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  1. #1
    Member
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    Apr 2004
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    30
    Location
    Alum Creek,WV
    Tractor
    2009 2816 Mahindra Gear Drive w/FEL 47 Ford 2N

    Default 425 and climbing steep hills

    I have been reading past post and see some issue with mowing UPHILL and the PT losing power. Is this a major problem. What is the slope a PT425 mowing should be able to do ? What about 60% such as the Hunt vee 6x6? tks.. [img]/forums/images/graemlins/wink.gif[/img]

  2. #2
    Elite Member SnowRidge's Avatar
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    Jul 2003
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    3,091
    Location
    East Tennessee
    Tractor
    Power Trac PT-425 / Branson 3520

    Default Re: 425 and climbing steep hills

    I believe the Kohler engine is rated at 25 degrees. I don't know what the Robin engine that will go in the new PT-425 can handle, but I suspect it is similar.

    Mowing at 60 degrees sounds suicidal.

    The PT doesn't actually lose power mowing uphill, but there may not be enough available to both mow and retain top speed, since tramming uphill requires more power than driving on level ground. It all depends on how steep the slope is and how much power the mower requires for the grass conditions at the time. The rule of thumb is: full power to the implement; what's left over goes to propulsion.

    Because of this, the operator sometimes has to back off the right pedal enough that the blade speed doesn't drop off when mowing uphill. This is the equivalent of downshifting a manual transmission. This process is not limited to Power Tracs. I have a lawn tractor that acts exactly the same way. My CUT does the same thing when I'm cutting with the 6 foot rotary.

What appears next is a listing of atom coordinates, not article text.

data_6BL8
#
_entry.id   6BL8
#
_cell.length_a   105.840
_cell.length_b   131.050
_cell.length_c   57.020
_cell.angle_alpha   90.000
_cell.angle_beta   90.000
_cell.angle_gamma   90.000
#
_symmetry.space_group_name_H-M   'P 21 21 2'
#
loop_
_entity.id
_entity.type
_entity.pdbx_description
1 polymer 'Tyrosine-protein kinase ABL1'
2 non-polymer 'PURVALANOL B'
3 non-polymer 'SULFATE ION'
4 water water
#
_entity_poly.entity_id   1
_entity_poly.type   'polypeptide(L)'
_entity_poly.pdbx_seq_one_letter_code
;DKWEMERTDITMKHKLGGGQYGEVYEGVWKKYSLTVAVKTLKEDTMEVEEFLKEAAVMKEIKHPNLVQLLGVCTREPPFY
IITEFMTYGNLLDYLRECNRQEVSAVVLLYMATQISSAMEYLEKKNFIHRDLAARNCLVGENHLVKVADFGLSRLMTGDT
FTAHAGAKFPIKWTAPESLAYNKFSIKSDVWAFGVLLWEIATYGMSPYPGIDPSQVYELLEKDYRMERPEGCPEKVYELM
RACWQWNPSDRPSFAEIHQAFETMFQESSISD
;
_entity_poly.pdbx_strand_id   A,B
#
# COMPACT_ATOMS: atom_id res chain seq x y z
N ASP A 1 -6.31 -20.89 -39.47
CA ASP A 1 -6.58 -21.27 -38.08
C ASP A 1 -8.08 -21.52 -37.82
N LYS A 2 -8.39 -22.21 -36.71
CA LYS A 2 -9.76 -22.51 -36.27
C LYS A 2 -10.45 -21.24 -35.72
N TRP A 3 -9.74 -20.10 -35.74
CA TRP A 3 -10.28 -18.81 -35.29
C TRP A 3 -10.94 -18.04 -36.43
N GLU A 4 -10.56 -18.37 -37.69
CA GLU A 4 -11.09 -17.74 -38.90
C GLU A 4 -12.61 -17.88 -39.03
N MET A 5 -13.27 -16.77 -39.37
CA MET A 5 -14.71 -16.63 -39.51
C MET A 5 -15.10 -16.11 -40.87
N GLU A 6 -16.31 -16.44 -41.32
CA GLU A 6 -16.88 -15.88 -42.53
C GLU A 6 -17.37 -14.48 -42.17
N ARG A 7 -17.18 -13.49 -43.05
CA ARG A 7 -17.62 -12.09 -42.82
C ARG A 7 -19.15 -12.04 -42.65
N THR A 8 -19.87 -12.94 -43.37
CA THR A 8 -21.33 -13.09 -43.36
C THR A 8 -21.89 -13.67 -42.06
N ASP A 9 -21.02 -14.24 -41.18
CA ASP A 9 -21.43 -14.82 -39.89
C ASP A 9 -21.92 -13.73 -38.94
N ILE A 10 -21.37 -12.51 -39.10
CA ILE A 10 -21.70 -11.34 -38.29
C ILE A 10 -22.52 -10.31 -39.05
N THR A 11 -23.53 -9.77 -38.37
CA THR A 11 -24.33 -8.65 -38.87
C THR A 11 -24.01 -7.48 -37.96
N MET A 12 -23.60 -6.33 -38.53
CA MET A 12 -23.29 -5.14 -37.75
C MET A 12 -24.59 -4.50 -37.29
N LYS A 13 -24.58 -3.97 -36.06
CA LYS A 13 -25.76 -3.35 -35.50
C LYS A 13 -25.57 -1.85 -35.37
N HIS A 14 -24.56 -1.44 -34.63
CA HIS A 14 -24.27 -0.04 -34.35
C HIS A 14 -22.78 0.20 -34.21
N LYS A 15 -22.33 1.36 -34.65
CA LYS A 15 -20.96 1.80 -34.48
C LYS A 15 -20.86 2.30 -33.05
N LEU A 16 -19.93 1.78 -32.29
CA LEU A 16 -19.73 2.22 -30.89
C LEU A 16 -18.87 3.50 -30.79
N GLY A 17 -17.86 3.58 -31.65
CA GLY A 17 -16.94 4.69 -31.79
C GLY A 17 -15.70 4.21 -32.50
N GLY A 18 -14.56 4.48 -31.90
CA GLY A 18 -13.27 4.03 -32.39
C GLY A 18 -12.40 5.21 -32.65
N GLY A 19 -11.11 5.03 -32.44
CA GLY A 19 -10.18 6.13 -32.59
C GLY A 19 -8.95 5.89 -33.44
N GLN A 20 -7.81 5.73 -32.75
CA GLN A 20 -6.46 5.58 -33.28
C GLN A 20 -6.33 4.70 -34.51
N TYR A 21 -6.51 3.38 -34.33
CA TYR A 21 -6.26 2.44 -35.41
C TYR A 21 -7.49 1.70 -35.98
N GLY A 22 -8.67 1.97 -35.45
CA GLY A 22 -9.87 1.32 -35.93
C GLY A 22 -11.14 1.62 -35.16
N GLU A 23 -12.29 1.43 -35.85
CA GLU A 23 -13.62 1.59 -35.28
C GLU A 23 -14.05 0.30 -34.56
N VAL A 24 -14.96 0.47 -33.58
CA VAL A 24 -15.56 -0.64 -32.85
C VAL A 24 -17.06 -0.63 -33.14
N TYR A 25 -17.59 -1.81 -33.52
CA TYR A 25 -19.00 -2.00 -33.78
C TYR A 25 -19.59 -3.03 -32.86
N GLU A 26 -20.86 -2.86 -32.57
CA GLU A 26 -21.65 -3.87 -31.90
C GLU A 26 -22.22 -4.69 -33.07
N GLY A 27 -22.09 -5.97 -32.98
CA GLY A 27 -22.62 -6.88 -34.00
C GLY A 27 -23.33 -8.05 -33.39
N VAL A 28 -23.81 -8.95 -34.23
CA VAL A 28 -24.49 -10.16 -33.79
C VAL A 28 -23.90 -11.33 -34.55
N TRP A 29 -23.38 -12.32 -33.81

The only time this is an issue is for commercial cutters for whom time is money. One such person that hangs out on this board solved the 'problem' by towing two self-powered mowers with his PT-425.

    SnowRidge

  3. #3
    Member
    Join Date
    Apr 2004
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    30
    Location
    Alum Creek,WV
    Tractor
    2009 2816 Mahindra Gear Drive w/FEL 47 Ford 2N

    Default Re: 425 and climbing steep hills

    tks [img]/forums/images/graemlins/laugh.gif[/img]..I did not mean 60 degree grade. I think the 60 precent slope equals 27 degree grade. What I understand then is that you slow down the tractor. I saw where a 422 had to turn off his mower to have power to go up a hill. That is what started me wondering..tks [img]/forums/images/graemlins/smile.gif[/img]

  4. #4
    Elite Member SnowRidge's Avatar
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    Jul 2003
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    3,091
    Location
    East Tennessee
    Tractor
    Power Trac PT-425 / Branson 3520

    Default Re: 425 and climbing steep hills

    Sorry, I misread your post. You had 60 percent, not 60 degrees. [img]/forums/images/graemlins/blush.gif[/img]

    If my math is correct, the Kohler engined PT-425 is rated at 56 percent.

    SnowRidge

  5. #5
    Elite Member SnowRidge's Avatar
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    Jul 2003
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    3,091
    Location
    East Tennessee
    Tractor
    Power Trac PT-425 / Branson 3520

    Default Re: 425 and climbing steep hills

    </font><font color="blue" class="small">( I saw where a 422 had to turn off his mower to have power to go up a hill. )</font>